You might not want to call it “dual coding,” but there will be a need to maintain coding capability for both ICD-9 and ICD-10. As you are well aware, ICD-10 is now required for claims with a Date of Service (DOS) after Oct. 1, 2015. Claims with an earlier DOS still must be billed using ICD-9. Because you can submit claims (Medicare, for example) up to one year after the DOS, there will be submissions using ICD-9 codes.
In an article confirming this, CMS noted that the mandatory use of ICD-10 pertains to health plans covered by HIPAA. For other types of insurance such as automobile, home or workman’s compensation, which are not covered by HIPAA, most of these insurers have indicated they intend to stay with ICD-9.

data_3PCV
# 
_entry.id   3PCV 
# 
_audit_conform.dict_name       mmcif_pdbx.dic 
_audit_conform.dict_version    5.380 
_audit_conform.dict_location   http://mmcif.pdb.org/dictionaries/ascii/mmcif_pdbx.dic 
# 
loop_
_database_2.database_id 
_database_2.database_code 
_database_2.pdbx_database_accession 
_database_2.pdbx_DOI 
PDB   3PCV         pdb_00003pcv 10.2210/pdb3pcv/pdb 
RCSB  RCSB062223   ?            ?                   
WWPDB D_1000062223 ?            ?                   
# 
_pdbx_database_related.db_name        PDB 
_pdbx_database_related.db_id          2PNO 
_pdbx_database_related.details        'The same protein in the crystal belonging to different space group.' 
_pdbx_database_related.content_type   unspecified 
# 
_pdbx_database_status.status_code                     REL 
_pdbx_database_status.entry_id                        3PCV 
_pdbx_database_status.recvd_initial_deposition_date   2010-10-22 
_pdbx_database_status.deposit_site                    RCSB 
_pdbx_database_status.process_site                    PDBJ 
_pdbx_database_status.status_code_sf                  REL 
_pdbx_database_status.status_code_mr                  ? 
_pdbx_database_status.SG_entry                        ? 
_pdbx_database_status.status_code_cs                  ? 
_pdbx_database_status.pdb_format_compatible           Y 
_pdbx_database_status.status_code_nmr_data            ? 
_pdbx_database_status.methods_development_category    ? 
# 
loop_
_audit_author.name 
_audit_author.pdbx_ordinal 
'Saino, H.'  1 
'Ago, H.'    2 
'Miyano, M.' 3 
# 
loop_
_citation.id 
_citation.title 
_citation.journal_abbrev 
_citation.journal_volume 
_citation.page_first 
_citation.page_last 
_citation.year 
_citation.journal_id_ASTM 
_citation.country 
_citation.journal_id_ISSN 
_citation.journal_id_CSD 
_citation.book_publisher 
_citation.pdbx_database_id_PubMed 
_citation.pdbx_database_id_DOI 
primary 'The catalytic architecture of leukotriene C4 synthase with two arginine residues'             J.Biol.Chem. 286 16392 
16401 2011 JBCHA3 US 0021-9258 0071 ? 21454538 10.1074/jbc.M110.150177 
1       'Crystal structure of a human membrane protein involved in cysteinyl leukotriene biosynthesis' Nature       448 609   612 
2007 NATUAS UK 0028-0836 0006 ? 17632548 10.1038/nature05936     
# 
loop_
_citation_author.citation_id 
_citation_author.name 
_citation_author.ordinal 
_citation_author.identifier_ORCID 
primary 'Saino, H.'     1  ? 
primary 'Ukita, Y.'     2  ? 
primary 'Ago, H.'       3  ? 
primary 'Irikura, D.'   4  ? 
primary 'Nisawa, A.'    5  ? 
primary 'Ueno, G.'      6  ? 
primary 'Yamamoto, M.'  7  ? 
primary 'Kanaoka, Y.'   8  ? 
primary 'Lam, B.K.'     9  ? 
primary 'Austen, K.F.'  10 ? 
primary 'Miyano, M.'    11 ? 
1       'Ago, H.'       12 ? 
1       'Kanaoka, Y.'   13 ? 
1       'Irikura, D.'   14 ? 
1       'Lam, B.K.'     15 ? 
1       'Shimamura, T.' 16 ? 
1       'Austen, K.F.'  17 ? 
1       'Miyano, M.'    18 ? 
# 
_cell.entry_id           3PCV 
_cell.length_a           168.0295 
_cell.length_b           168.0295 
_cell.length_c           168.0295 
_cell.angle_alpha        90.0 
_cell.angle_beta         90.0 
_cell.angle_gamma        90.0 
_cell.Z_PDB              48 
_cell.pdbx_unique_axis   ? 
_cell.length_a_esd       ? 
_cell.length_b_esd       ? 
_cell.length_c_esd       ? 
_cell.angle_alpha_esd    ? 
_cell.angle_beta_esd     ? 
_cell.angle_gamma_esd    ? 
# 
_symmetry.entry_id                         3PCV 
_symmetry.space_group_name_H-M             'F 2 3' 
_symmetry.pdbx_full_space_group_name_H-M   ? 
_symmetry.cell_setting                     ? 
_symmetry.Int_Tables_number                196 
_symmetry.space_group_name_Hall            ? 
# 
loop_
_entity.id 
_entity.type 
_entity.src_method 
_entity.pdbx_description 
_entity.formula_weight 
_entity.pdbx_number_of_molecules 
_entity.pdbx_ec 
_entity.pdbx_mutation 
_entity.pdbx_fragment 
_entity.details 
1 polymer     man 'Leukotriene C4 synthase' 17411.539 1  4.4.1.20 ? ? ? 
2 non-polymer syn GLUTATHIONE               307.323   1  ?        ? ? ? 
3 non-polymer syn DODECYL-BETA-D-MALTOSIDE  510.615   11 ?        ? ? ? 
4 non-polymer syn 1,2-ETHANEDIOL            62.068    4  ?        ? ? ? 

This means that if you are caring for a patient who develops a work-related allergy disease covered by worker’s compensation, and if you see them for care for these illnesses, you will need to use your ICD-9 codes indefinitely.
Questions? Feel free to contact the Advocacy Council.